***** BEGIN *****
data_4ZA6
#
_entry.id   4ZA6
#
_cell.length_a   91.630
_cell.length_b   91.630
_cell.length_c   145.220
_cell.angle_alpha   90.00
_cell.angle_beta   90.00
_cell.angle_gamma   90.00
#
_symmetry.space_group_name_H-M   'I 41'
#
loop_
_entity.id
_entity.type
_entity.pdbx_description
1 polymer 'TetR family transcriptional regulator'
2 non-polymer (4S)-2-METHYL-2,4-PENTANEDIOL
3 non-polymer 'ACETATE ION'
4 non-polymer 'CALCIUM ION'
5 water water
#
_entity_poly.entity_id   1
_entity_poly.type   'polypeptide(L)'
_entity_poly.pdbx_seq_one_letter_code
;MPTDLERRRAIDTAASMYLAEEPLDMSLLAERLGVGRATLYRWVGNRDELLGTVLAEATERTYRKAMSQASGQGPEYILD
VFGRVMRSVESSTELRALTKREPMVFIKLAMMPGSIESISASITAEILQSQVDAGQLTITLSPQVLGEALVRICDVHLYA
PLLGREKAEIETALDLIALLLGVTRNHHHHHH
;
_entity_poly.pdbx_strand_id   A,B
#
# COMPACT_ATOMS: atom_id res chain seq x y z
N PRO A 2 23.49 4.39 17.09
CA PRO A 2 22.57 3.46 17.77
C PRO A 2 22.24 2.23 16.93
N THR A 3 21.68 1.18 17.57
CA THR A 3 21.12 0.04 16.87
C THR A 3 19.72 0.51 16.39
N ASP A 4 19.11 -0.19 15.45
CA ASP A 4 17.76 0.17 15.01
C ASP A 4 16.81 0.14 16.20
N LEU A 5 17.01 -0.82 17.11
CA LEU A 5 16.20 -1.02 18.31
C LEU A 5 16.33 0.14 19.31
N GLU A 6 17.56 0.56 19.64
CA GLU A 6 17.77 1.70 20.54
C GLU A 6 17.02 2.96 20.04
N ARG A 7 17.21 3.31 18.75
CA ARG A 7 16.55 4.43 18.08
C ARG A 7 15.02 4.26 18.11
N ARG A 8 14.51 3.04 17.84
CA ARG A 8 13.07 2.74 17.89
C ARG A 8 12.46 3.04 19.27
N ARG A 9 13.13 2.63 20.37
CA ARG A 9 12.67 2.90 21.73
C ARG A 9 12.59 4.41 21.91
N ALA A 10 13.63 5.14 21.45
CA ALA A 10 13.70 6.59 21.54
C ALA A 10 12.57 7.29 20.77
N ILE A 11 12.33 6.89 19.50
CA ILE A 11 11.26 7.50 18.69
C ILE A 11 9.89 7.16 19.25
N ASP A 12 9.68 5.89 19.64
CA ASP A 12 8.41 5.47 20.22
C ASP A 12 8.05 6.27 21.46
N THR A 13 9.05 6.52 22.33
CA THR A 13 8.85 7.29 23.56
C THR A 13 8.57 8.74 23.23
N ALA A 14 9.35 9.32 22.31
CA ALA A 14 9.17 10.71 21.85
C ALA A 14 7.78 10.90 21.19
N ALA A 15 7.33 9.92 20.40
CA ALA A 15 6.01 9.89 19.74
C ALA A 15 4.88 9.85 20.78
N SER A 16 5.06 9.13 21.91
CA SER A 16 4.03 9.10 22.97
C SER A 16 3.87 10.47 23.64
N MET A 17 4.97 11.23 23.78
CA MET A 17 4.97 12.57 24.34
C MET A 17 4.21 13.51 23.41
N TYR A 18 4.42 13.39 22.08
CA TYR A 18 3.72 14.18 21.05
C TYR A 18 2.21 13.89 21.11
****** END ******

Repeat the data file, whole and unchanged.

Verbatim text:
data_4ZA6
#
_entry.id   4ZA6
#
_cell.length_a   91.630
_cell.length_b   91.630
_cell.length_c   145.220
_cell.angle_alpha   90.00
_cell.angle_beta   90.00
_cell.angle_gamma   90.00
#
_symmetry.space_group_name_H-M   'I 41'
#
loop_
_entity.id
_entity.type
_entity.pdbx_description
1 polymer 'TetR family transcriptional regulator'
2 non-polymer (4S)-2-METHYL-2,4-PENTANEDIOL
3 non-polymer 'ACETATE ION'
4 non-polymer 'CALCIUM ION'
5 water water
#
_entity_poly.entity_id   1
_entity_poly.type   'polypeptide(L)'
_entity_poly.pdbx_seq_one_letter_code
;MPTDLERRRAIDTAASMYLAEEPLDMSLLAERLGVGRATLYRWVGNRDELLGTVLAEATERTYRKAMSQASGQGPEYILD
VFGRVMRSVESSTELRALTKREPMVFIKLAMMPGSIESISASITAEILQSQVDAGQLTITLSPQVLGEALVRICDVHLYA
PLLGREKAEIETALDLIALLLGVTRNHHHHHH
;
_entity_poly.pdbx_strand_id   A,B
#
# COMPACT_ATOMS: atom_id res chain seq x y z
N PRO A 2 23.49 4.39 17.09
CA PRO A 2 22.57 3.46 17.77
C PRO A 2 22.24 2.23 16.93
N THR A 3 21.68 1.18 17.57
CA THR A 3 21.12 0.04 16.87
C THR A 3 19.72 0.51 16.39
N ASP A 4 19.11 -0.19 15.45
CA ASP A 4 17.76 0.17 15.01
C ASP A 4 16.81 0.14 16.20
N LEU A 5 17.01 -0.82 17.11
CA LEU A 5 16.20 -1.02 18.31
C LEU A 5 16.33 0.14 19.31
N GLU A 6 17.56 0.56 19.64
CA GLU A 6 17.77 1.70 20.54
C GLU A 6 17.02 2.96 20.04
N ARG A 7 17.21 3.31 18.75
CA ARG A 7 16.55 4.43 18.08
C ARG A 7 15.02 4.26 18.11
N ARG A 8 14.51 3.04 17.84
CA ARG A 8 13.07 2.74 17.89
C ARG A 8 12.46 3.04 19.27
N ARG A 9 13.13 2.63 20.37
CA ARG A 9 12.67 2.90 21.73
C ARG A 9 12.59 4.41 21.91
N ALA A 10 13.63 5.14 21.45
CA ALA A 10 13.70 6.59 21.54
C ALA A 10 12.57 7.29 20.77
N ILE A 11 12.33 6.89 19.50
CA ILE A 11 11.26 7.50 18.69
C ILE A 11 9.89 7.16 19.25
N ASP A 12 9.68 5.89 19.64
CA ASP A 12 8.41 5.47 20.22
C ASP A 12 8.05 6.27 21.46
N THR A 13 9.05 6.52 22.33
CA THR A 13 8.85 7.29 23.56
C THR A 13 8.57 8.74 23.23
N ALA A 14 9.35 9.32 22.31
CA ALA A 14 9.17 10.71 21.85
C ALA A 14 7.78 10.90 21.19
N ALA A 15 7.33 9.92 20.40
CA ALA A 15 6.01 9.89 19.74
C ALA A 15 4.88 9.85 20.78
N SER A 16 5.06 9.13 21.91
CA SER A 16 4.03 9.10 22.97
C SER A 16 3.87 10.47 23.64
N MET A 17 4.97 11.23 23.78
CA MET A 17 4.97 12.57 24.34
C MET A 17 4.21 13.51 23.41
N TYR A 18 4.42 13.39 22.08
CA TYR A 18 3.72 14.18 21.05
C TYR A 18 2.21 13.89 21.11